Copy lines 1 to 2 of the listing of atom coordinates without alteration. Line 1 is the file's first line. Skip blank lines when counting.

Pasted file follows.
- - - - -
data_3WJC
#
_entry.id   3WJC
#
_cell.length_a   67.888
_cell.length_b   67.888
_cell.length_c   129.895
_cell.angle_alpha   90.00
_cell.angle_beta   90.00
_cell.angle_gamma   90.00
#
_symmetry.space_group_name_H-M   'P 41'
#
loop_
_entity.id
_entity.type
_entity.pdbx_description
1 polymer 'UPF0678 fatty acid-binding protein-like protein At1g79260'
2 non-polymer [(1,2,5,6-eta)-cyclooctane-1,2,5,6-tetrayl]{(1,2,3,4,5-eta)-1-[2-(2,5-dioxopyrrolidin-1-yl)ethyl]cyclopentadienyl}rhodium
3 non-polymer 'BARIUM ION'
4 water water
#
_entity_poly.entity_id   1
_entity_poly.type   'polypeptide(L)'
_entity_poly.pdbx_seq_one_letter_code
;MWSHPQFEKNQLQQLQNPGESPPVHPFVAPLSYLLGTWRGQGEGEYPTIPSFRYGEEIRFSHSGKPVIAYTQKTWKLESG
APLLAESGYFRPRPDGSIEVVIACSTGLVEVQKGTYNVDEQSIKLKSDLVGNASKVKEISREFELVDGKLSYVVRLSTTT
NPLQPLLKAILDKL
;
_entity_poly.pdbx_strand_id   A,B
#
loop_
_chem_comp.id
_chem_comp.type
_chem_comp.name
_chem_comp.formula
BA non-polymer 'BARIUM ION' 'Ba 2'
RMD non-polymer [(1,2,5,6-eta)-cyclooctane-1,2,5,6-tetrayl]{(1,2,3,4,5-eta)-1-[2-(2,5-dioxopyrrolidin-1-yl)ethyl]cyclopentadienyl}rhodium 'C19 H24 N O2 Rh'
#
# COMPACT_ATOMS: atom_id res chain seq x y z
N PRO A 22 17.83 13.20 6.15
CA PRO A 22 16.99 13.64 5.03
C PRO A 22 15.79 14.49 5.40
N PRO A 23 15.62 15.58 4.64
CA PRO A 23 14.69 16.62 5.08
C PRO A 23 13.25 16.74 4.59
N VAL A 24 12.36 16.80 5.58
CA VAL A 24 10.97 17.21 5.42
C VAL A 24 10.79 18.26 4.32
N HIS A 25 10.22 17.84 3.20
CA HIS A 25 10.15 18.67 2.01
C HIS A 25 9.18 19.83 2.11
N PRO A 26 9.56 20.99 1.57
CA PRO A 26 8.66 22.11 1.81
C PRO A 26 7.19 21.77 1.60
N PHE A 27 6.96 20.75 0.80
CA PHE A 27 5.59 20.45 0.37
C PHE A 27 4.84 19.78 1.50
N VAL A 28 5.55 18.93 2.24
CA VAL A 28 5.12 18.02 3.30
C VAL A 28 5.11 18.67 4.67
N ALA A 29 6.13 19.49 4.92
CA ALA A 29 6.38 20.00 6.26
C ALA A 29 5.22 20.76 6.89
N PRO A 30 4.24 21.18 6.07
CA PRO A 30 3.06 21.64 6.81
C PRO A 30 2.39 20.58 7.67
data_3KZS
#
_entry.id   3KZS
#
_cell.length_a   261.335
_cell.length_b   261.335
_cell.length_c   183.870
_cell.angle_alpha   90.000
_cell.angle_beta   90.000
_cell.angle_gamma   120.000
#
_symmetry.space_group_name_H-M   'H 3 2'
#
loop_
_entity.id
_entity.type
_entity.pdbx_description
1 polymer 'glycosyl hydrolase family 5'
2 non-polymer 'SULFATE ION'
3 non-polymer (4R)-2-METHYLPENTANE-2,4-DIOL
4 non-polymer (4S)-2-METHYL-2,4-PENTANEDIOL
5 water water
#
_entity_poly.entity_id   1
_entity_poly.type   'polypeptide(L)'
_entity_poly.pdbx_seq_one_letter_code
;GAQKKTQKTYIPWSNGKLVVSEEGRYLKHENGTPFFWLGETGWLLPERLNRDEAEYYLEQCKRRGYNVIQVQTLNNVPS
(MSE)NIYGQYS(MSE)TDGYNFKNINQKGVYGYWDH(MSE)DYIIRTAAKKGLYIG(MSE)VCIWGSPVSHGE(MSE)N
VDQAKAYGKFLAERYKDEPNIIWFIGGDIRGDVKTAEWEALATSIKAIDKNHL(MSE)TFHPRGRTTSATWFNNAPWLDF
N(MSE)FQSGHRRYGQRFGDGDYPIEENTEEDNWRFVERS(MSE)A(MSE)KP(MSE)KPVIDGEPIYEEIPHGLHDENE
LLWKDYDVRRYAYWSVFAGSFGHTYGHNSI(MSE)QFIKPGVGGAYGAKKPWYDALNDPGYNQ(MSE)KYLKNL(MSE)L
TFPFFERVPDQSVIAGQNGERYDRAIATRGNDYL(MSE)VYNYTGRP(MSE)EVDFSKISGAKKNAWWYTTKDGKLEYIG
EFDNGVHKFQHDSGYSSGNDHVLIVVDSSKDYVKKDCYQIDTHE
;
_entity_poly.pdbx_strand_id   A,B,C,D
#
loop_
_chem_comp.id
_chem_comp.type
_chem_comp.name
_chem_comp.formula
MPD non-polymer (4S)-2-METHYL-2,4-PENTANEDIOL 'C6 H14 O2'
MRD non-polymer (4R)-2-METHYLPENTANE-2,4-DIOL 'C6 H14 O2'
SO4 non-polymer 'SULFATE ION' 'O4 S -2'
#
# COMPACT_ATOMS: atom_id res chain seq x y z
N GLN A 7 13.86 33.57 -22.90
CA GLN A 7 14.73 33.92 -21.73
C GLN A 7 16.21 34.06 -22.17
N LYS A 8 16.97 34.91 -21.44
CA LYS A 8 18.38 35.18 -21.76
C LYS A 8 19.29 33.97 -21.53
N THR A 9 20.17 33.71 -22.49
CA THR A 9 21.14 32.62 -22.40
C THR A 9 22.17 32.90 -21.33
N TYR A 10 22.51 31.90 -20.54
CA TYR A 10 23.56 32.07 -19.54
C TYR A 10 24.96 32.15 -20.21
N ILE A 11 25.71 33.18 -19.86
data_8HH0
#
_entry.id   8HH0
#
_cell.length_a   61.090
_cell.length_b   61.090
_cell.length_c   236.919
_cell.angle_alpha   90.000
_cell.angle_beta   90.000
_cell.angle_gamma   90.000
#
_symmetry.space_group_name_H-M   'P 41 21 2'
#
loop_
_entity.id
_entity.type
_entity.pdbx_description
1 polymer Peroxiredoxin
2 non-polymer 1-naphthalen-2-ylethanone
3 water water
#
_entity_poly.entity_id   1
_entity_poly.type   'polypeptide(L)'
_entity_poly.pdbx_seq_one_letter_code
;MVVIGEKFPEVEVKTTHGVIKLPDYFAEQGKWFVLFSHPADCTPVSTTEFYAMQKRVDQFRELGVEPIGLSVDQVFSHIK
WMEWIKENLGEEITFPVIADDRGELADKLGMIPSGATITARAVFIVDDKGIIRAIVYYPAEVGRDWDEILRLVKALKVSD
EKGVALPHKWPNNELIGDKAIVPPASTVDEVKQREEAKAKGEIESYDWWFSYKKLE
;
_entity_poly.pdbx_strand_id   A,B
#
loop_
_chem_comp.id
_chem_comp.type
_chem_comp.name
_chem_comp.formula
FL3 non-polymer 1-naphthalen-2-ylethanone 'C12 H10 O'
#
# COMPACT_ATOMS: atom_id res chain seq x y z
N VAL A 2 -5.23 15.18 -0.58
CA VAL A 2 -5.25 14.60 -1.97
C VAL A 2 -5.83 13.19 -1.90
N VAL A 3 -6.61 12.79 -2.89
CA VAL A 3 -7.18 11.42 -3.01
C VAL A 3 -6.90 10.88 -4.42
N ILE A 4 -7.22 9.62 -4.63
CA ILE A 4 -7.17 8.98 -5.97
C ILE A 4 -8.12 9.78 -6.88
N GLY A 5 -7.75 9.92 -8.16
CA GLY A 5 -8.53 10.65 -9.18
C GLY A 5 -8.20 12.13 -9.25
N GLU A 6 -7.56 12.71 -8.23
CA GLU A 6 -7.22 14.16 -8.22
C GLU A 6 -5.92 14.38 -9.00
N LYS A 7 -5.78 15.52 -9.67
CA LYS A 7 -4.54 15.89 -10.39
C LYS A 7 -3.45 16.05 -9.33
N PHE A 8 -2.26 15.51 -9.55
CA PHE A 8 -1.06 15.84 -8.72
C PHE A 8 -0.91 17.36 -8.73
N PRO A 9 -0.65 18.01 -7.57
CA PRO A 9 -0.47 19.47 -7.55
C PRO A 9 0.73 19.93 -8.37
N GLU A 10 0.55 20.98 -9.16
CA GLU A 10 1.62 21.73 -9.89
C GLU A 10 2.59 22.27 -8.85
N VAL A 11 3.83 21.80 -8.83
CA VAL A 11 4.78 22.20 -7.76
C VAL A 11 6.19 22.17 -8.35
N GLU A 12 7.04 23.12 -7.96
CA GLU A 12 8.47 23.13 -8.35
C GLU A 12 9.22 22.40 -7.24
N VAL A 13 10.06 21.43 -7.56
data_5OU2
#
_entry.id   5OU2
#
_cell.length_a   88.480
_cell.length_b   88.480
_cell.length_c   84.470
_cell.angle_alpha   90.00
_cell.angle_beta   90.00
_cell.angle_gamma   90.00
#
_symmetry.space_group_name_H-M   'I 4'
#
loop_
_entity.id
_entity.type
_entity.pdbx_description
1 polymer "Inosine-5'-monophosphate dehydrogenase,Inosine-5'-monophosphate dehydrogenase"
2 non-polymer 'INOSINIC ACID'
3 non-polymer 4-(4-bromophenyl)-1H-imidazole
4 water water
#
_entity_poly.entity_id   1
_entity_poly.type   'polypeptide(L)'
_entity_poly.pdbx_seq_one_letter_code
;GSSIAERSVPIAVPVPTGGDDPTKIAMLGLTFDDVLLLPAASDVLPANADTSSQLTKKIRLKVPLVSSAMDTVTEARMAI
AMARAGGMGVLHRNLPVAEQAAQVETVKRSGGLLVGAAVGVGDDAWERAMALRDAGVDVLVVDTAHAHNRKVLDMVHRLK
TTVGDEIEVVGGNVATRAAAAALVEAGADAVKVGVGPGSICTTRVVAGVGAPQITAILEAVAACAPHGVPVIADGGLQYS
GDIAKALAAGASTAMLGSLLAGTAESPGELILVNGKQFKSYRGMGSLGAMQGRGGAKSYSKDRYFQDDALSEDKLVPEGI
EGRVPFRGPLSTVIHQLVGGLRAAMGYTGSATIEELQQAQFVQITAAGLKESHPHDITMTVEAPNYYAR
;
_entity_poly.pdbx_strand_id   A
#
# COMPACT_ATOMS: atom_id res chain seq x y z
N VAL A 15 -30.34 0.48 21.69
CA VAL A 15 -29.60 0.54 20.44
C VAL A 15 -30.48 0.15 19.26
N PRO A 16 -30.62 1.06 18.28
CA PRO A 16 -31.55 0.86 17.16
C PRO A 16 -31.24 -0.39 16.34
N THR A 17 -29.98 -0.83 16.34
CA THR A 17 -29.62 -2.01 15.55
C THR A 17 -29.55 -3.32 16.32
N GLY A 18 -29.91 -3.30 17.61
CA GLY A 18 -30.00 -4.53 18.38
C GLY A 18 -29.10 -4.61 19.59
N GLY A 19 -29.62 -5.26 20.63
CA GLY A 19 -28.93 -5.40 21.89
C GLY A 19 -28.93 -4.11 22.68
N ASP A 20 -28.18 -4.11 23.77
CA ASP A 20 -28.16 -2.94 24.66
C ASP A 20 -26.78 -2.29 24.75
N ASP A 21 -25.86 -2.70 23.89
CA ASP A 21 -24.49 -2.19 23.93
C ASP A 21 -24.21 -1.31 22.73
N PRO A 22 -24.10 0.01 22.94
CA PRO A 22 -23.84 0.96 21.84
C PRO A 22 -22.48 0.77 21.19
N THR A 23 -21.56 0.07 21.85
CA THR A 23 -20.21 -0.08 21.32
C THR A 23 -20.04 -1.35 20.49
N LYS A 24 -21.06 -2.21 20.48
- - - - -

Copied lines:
data_3WJC
#